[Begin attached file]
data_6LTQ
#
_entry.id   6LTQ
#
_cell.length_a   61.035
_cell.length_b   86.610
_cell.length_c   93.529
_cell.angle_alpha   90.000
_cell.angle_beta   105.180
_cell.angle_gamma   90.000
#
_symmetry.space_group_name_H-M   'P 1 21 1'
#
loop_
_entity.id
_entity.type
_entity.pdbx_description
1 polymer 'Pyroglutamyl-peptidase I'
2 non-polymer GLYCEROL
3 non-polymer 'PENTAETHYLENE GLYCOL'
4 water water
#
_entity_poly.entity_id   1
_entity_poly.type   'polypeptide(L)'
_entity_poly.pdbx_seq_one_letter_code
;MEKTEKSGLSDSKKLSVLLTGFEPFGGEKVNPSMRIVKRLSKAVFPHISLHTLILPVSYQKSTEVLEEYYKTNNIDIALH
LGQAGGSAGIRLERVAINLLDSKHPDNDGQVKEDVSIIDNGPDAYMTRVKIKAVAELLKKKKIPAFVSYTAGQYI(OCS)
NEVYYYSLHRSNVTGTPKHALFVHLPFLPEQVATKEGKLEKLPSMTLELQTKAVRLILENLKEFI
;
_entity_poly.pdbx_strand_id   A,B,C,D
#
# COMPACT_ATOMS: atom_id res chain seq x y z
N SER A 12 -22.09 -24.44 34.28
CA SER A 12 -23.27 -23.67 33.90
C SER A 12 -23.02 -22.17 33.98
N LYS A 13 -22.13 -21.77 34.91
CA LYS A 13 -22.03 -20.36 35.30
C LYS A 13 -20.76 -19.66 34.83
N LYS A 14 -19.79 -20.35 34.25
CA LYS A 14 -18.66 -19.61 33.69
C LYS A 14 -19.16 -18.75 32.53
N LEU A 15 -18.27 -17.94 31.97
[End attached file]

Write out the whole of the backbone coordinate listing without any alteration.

data_6LTQ
#
_entry.id   6LTQ
#
_cell.length_a   61.035
_cell.length_b   86.610
_cell.length_c   93.529
_cell.angle_alpha   90.000
_cell.angle_beta   105.180
_cell.angle_gamma   90.000
#
_symmetry.space_group_name_H-M   'P 1 21 1'
#
loop_
_entity.id
_entity.type
_entity.pdbx_description
1 polymer 'Pyroglutamyl-peptidase I'
2 non-polymer GLYCEROL
3 non-polymer 'PENTAETHYLENE GLYCOL'
4 water water
#
_entity_poly.entity_id   1
_entity_poly.type   'polypeptide(L)'
_entity_poly.pdbx_seq_one_letter_code
;MEKTEKSGLSDSKKLSVLLTGFEPFGGEKVNPSMRIVKRLSKAVFPHISLHTLILPVSYQKSTEVLEEYYKTNNIDIALH
LGQAGGSAGIRLERVAINLLDSKHPDNDGQVKEDVSIIDNGPDAYMTRVKIKAVAELLKKKKIPAFVSYTAGQYI(OCS)
NEVYYYSLHRSNVTGTPKHALFVHLPFLPEQVATKEGKLEKLPSMTLELQTKAVRLILENLKEFI
;
_entity_poly.pdbx_strand_id   A,B,C,D
#
# COMPACT_ATOMS: atom_id res chain seq x y z
N SER A 12 -22.09 -24.44 34.28
CA SER A 12 -23.27 -23.67 33.90
C SER A 12 -23.02 -22.17 33.98
N LYS A 13 -22.13 -21.77 34.91
CA LYS A 13 -22.03 -20.36 35.30
C LYS A 13 -20.76 -19.66 34.83
N LYS A 14 -19.79 -20.35 34.25
CA LYS A 14 -18.66 -19.61 33.69
C LYS A 14 -19.16 -18.75 32.53
N LEU A 15 -18.27 -17.94 31.97